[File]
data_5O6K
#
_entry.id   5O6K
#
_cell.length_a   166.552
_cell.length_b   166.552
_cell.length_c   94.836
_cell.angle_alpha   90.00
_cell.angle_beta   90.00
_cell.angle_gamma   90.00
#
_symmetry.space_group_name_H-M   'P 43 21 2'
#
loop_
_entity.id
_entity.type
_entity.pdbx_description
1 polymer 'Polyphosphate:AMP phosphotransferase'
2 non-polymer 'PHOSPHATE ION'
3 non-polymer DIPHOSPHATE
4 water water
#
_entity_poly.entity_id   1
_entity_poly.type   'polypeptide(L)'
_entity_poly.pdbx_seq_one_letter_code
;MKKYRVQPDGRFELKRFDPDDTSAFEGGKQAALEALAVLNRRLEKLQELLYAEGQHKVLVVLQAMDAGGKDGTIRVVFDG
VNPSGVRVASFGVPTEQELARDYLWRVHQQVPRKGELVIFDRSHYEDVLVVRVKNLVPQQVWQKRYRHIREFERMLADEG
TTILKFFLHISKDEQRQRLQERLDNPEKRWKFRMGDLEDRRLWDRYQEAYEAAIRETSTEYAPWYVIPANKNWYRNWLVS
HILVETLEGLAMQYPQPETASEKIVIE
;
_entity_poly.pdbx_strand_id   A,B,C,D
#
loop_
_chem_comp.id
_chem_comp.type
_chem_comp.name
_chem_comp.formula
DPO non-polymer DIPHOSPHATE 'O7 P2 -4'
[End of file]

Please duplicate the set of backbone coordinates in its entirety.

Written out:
data_5O6K
#
_entry.id   5O6K
#
_cell.length_a   166.552
_cell.length_b   166.552
_cell.length_c   94.836
_cell.angle_alpha   90.00
_cell.angle_beta   90.00
_cell.angle_gamma   90.00
#
_symmetry.space_group_name_H-M   'P 43 21 2'
#
loop_
_entity.id
_entity.type
_entity.pdbx_description
1 polymer 'Polyphosphate:AMP phosphotransferase'
2 non-polymer 'PHOSPHATE ION'
3 non-polymer DIPHOSPHATE
4 water water
#
_entity_poly.entity_id   1
_entity_poly.type   'polypeptide(L)'
_entity_poly.pdbx_seq_one_letter_code
;MKKYRVQPDGRFELKRFDPDDTSAFEGGKQAALEALAVLNRRLEKLQELLYAEGQHKVLVVLQAMDAGGKDGTIRVVFDG
VNPSGVRVASFGVPTEQELARDYLWRVHQQVPRKGELVIFDRSHYEDVLVVRVKNLVPQQVWQKRYRHIREFERMLADEG
TTILKFFLHISKDEQRQRLQERLDNPEKRWKFRMGDLEDRRLWDRYQEAYEAAIRETSTEYAPWYVIPANKNWYRNWLVS
HILVETLEGLAMQYPQPETASEKIVIE
;
_entity_poly.pdbx_strand_id   A,B,C,D
#
loop_
_chem_comp.id
_chem_comp.type
_chem_comp.name
_chem_comp.formula
DPO non-polymer DIPHOSPHATE 'O7 P2 -4'